This presentation and interactive demonstration addressed common misconceptions about yoga, cites research that shows the benefits of yoga for law enforcement, and introduces job-specific and culturally-informed exercises and techniques that have made yoga successful in law enforcement settings. This session presents key concepts from Yoga For First Responders (YFFR) training protocol including tactical breathwork, physical drills/mobility training, and mindfulness techniques that YFFR teaches as a tangible skill set to proactively protect from post-traumatic stress, sleep disorders, and common injuries, as well as how to effectively process stress, build resilience, and enhance performance. With this interactive session, participants leave with tools to immediately integrate into their daily lives.
- Explain the intention of yoga for law enforcement, address misconceptions about yoga, and understand how yoga can influence the basic functions of the nervous system and stress response.
- Define mindfulness, awareness, and resilience, and be able to practice tangible techniques for each of these areas.
- Illustrate how yoga trains an officer to perform at their highest level of functioning for tactical performance, career longevity, and personal life satisfaction including learning basic techniques to share with others.
Olivia Mead, ERYT 500
Yoga For First Responders
Olivia Mead is Founder and CEO of the non-profit organization YogaShield® Yoga For First Responders® (YFFR). Olivia is a life-long yoga practitioner along with studying Cognitive Behavioral Therapy, Human Performance and Trauma-Sensitive Yoga for Veterans. She has taught yoga since 2003 and has focused primarily on public safety since 2013 starting at Los Angeles Fire Department and Los Angeles Police Department. Since then, Olivia has taught and spoken around the county at several trade conferences and public safety agencies. Olivia is a member of the Law Enforcement Educators and Trainers Association and the International Society of Fire Service Instructors. YFFR recently launched an online platform and app available on desktop and the app store.
Patricia Froehlich, JD
Retired State's Attorney, Instructor II
Yoga For First Responders
Patricia (Trish) Froehlich has been regularly practicing yoga since 2008, although she fondly remembers her adult education yoga classes from the early 1980s! A doctor suggested Trish practice yoga to help with asthma. She immediately found breath control techniques beneficial, not just with asthma but with the sense of calm the breathwork provided. Trish served as a Connecticut prosecutor for over 26 years, starting in Connecticut’s Judicial District of Danbury and retiring in 2016 as State’s Attorney for the Judicial District of Windham. From one end of Connecticut to the other, Trish found immense stress relief not only while practicing but also off the mat, taking to the courtroom and office the deep breathing techniques and focus she learned on the mat. From 2012-2015 Trish represented CT on the National District Attorneys Association’s Board of Directors and often found yoga studios at which to practice while traveling the country to attend meetings. During her career Trish often practiced using DVDs and online programs but has always favored the energy and camaraderie that comes from practicing with others when possible. She earned her 200-hour teacher training certificate at Nadi Om Wellness in Ocala, FL and is excited about continuing to share yoga. She is a Registered Yoga Teacher (RYT-200) with Yoga Alliance. Trish is also certified as a Level II instructor by Yoga for First Responders. She is certified by Laskshmi Voelker to teach chair yoga and by Bernie Clark to teach yin yoga. Trish believes that yoga should be accessible to people of every size, shape, age, and fitness level. She currently teaches at four fitness centers in Ocala, FL and is among a small group of teachers offering free yoga at Ocala’s Sholom Park.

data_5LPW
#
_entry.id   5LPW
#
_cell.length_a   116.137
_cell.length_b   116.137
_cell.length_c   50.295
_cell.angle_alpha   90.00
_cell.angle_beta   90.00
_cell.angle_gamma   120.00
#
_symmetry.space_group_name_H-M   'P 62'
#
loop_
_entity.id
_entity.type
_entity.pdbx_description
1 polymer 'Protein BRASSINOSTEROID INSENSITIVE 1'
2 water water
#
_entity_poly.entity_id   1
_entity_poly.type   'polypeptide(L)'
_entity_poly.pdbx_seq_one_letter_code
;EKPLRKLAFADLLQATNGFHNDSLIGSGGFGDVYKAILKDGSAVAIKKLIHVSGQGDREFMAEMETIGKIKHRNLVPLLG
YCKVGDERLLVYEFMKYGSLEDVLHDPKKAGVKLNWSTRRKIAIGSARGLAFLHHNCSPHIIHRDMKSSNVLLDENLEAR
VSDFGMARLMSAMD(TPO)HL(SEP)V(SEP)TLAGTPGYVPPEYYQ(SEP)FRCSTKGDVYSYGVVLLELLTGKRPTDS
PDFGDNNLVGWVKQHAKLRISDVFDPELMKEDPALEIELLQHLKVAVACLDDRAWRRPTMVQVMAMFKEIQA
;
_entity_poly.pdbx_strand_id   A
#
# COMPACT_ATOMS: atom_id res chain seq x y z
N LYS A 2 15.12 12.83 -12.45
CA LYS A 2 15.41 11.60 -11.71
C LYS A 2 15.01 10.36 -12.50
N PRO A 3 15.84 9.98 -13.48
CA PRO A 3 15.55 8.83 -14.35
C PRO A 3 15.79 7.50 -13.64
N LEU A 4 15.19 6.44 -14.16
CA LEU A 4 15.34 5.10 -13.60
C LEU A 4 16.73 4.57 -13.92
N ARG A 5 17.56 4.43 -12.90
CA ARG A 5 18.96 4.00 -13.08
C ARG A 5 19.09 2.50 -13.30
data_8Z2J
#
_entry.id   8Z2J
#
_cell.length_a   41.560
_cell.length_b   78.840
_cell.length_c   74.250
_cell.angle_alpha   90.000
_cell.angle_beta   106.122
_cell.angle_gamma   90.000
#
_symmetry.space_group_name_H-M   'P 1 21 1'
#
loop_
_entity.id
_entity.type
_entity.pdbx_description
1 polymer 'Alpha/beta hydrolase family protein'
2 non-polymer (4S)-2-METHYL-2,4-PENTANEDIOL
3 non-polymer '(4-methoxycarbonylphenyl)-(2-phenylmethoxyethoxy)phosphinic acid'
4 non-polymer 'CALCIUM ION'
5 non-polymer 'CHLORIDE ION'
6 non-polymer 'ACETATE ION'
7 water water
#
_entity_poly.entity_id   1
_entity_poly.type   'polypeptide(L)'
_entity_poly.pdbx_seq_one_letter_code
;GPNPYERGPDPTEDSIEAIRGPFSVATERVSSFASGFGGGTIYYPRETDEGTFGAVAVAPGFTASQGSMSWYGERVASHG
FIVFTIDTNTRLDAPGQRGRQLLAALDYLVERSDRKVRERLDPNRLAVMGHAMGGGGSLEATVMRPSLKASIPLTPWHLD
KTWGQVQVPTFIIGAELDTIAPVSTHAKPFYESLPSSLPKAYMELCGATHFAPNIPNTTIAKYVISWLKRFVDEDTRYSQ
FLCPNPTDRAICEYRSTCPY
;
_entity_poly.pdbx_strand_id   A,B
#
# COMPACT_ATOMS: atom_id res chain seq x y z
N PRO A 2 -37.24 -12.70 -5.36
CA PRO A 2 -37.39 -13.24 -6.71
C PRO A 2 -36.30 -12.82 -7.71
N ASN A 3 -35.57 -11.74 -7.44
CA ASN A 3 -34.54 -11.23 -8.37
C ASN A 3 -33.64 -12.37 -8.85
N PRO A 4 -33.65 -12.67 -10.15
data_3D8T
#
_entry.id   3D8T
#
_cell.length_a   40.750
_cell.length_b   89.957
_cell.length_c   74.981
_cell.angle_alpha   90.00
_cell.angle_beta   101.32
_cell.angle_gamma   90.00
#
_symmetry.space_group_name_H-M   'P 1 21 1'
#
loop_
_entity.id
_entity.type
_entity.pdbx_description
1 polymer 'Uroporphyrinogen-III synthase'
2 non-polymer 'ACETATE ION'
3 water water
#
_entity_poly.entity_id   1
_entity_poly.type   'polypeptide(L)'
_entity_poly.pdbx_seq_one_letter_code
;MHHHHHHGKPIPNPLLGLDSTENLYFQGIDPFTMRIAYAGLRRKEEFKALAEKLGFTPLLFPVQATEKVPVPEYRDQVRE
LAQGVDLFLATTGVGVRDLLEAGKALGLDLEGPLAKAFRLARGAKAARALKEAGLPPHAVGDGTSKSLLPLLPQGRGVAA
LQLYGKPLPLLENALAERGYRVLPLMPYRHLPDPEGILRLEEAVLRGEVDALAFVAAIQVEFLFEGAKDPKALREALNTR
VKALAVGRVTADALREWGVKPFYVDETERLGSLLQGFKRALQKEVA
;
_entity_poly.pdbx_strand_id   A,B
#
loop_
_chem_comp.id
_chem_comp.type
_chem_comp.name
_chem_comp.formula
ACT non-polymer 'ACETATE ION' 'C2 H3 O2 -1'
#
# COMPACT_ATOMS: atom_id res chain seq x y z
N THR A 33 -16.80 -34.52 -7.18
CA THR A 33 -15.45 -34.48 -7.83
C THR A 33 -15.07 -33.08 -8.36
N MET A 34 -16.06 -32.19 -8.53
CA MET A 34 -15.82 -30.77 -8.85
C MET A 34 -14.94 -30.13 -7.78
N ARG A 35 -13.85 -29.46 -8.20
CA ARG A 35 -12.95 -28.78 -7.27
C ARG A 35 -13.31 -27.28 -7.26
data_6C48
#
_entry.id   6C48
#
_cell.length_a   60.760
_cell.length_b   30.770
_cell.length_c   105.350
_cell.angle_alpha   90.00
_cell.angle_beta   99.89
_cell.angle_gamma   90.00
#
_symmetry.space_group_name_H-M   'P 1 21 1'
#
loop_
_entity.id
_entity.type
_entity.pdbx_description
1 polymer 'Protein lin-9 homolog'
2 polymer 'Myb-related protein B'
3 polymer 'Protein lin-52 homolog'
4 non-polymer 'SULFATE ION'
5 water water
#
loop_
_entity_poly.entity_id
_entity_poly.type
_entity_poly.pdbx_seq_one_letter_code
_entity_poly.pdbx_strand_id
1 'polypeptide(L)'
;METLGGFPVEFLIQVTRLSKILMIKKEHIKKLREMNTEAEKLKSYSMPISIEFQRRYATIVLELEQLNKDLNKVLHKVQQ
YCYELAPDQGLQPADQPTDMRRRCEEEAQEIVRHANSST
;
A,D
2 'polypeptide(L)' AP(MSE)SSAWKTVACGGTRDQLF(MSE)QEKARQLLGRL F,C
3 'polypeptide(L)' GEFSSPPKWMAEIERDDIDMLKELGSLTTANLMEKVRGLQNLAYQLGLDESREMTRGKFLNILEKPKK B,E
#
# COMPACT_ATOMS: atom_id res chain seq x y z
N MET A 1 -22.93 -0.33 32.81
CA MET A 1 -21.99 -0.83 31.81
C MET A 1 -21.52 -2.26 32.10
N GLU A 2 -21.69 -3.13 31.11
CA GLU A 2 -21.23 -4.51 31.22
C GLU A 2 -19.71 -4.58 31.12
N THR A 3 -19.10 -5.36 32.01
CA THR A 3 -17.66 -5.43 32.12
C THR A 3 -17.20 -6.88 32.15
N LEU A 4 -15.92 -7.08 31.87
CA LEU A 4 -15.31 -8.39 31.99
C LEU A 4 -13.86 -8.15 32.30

Joseph J. Froehlich, BS
Retired Deputy Chief, Instructor II
Yoga For First Responders
Joe Froehlich spent 32 years in Connecticut law enforcement, holding positions in patrol and major crime and was a canine handler, tactical team member, and eventually an administrator. He spent most of his career working for the Connecticut State Police. In 2007 he was appointed deputy chief in the Putnam Police Department. Upon his retirement from law enforcement Joe served as Director of Law Enforcement Services for the Connecticut Coalition Against Domestic Violence. He is recognized by the federal Office on Violence Against Women to train law enforcement and domestic violence advocates across the country in the area of response to and prevention of domestic violence. While serving as a deputy chief Joe discovered that yoga was so much more than just a good stretch. He found yoga to be a great relief from the stressors that face law enforcement officers. Along with support from his wife and friends he found yoga helped him through the challenges of being a deputy chief. Yoga is part of the resilience that has served Joe well throughout his career and into retirement. Joe completed his RYT-200-hour yoga teaching certificate in 2021. He is a certified Instructor 2 with Yoga for First Responders and a member of Veterans Yoga Project Teacher Alliance. He also has certifications in Chair Yoga and Yin Yoga. He currently teaches yoga at four different fitness centers located in Ocala, FL. He enjoys a variety of different practices from a gentle practice to a challenging practice designed to energize the body while regulating the entire nervous system.
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